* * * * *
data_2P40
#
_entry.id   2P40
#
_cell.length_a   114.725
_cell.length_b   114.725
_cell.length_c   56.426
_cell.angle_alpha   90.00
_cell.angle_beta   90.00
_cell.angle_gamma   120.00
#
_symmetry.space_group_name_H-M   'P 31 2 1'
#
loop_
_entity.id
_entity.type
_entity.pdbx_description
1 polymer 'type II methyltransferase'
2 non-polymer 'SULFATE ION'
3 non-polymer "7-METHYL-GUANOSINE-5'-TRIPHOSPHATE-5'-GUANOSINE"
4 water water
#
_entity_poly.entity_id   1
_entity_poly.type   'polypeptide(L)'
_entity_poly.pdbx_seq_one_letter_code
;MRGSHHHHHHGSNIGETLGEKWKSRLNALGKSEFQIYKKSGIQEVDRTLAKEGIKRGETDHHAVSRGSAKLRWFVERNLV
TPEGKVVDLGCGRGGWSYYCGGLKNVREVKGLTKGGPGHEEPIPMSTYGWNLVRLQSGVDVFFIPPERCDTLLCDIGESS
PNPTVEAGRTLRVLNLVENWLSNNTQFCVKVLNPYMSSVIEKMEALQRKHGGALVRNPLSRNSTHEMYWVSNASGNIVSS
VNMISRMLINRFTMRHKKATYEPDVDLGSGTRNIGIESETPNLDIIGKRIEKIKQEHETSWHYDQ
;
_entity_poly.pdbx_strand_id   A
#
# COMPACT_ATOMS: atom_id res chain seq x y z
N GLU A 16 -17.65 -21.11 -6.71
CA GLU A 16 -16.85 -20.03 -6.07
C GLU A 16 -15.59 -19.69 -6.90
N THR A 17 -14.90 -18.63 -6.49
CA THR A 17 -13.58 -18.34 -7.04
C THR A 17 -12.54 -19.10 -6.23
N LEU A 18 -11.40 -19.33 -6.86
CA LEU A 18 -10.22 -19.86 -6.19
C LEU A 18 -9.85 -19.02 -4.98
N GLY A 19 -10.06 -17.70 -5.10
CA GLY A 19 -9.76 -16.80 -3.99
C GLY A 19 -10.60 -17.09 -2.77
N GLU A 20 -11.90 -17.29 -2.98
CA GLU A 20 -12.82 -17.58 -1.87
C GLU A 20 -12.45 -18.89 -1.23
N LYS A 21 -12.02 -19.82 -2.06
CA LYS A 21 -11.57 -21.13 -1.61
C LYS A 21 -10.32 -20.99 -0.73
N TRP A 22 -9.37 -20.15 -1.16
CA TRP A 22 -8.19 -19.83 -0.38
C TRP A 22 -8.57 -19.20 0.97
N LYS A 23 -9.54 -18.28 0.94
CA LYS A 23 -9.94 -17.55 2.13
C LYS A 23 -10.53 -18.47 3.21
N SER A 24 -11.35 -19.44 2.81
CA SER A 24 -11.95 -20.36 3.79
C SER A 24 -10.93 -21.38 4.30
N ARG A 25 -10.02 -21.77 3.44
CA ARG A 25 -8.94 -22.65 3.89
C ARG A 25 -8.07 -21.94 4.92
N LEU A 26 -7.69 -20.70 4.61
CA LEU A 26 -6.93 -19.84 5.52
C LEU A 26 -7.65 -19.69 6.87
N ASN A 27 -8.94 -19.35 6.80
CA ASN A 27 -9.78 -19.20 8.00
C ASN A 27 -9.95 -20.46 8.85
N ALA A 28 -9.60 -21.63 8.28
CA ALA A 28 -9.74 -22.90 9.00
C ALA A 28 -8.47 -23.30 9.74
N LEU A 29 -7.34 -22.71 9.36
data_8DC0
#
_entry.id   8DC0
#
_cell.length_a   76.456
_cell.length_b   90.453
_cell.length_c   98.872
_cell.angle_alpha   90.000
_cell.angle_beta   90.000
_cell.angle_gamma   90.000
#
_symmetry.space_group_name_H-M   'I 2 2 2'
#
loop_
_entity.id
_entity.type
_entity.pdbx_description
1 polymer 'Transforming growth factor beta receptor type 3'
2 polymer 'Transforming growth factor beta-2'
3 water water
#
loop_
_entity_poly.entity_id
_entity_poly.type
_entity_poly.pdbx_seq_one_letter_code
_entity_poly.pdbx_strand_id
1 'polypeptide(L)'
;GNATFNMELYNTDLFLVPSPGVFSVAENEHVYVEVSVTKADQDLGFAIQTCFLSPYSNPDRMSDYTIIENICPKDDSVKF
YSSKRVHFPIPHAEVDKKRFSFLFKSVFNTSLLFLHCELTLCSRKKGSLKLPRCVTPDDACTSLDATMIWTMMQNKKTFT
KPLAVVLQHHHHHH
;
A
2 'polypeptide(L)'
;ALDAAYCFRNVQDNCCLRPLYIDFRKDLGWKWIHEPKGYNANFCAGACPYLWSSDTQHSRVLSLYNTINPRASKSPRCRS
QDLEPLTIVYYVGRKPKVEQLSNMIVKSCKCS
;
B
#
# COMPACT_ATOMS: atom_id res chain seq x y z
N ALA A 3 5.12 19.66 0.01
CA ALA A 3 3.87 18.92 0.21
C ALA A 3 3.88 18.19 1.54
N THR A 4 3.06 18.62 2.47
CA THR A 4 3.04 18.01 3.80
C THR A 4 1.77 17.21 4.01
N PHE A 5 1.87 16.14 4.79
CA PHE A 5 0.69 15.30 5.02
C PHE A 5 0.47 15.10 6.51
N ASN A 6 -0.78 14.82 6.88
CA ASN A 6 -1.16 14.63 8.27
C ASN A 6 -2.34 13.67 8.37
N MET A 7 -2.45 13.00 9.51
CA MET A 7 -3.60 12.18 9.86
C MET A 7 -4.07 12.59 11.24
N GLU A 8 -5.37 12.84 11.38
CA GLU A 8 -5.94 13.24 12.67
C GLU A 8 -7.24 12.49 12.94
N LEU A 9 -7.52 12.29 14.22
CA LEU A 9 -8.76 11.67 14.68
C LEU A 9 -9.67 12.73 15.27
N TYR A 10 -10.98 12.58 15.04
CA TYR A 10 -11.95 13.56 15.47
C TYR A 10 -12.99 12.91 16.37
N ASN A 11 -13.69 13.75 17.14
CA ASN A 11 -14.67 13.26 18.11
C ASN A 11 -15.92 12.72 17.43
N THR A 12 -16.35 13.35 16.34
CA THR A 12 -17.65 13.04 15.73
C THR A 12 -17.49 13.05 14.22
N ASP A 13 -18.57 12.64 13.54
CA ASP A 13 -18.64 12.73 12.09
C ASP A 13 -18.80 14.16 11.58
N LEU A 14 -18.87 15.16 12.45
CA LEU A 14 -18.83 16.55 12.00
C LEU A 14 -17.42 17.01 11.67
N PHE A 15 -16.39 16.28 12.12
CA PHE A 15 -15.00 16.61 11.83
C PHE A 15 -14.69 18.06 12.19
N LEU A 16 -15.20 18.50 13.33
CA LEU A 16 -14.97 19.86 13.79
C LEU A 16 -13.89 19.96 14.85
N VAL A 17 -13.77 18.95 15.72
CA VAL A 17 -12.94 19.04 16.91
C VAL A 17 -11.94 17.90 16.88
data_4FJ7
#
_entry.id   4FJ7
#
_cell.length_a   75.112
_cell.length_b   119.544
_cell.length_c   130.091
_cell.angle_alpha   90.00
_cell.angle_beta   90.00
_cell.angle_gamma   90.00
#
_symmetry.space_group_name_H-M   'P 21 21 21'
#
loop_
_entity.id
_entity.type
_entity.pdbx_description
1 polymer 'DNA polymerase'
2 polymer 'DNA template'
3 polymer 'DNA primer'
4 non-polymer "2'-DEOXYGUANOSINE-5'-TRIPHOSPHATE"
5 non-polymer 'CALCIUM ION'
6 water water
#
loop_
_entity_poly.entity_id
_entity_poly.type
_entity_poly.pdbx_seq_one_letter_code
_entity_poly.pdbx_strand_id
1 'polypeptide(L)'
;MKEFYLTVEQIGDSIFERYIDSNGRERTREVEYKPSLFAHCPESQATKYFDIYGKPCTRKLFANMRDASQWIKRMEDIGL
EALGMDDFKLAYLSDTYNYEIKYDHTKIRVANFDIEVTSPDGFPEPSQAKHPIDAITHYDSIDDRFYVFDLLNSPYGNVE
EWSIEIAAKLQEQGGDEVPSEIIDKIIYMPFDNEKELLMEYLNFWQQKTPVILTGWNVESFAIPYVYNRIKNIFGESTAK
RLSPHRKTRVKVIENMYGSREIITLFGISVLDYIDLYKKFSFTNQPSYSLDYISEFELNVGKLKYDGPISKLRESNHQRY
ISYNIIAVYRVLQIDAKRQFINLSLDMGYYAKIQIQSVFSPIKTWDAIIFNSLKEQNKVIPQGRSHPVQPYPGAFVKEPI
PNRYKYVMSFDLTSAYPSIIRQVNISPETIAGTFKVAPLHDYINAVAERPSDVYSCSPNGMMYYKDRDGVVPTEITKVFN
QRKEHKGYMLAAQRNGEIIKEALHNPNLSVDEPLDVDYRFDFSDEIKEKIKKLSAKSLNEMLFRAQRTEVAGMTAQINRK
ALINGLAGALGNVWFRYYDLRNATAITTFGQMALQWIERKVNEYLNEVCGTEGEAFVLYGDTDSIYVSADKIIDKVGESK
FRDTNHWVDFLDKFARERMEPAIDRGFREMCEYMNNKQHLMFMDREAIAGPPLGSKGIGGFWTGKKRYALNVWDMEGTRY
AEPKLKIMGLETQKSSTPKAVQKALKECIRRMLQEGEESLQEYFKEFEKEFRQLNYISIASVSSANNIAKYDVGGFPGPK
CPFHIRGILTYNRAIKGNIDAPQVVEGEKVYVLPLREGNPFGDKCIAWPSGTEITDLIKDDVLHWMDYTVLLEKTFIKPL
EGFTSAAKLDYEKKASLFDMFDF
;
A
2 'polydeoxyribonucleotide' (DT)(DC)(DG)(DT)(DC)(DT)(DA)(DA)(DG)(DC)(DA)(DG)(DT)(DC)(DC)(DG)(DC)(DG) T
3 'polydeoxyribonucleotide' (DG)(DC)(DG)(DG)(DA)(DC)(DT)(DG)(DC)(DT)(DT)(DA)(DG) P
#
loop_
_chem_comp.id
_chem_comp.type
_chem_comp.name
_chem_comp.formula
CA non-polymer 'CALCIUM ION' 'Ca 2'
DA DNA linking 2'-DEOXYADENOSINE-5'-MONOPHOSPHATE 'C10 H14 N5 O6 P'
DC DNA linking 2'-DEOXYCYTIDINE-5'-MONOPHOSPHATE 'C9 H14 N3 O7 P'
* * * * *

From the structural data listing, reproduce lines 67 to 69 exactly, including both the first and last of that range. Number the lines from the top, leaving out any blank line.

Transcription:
N ASN A 27 -8.94 -19.35 6.80
CA ASN A 27 -9.78 -19.20 8.00
C ASN A 27 -9.95 -20.46 8.85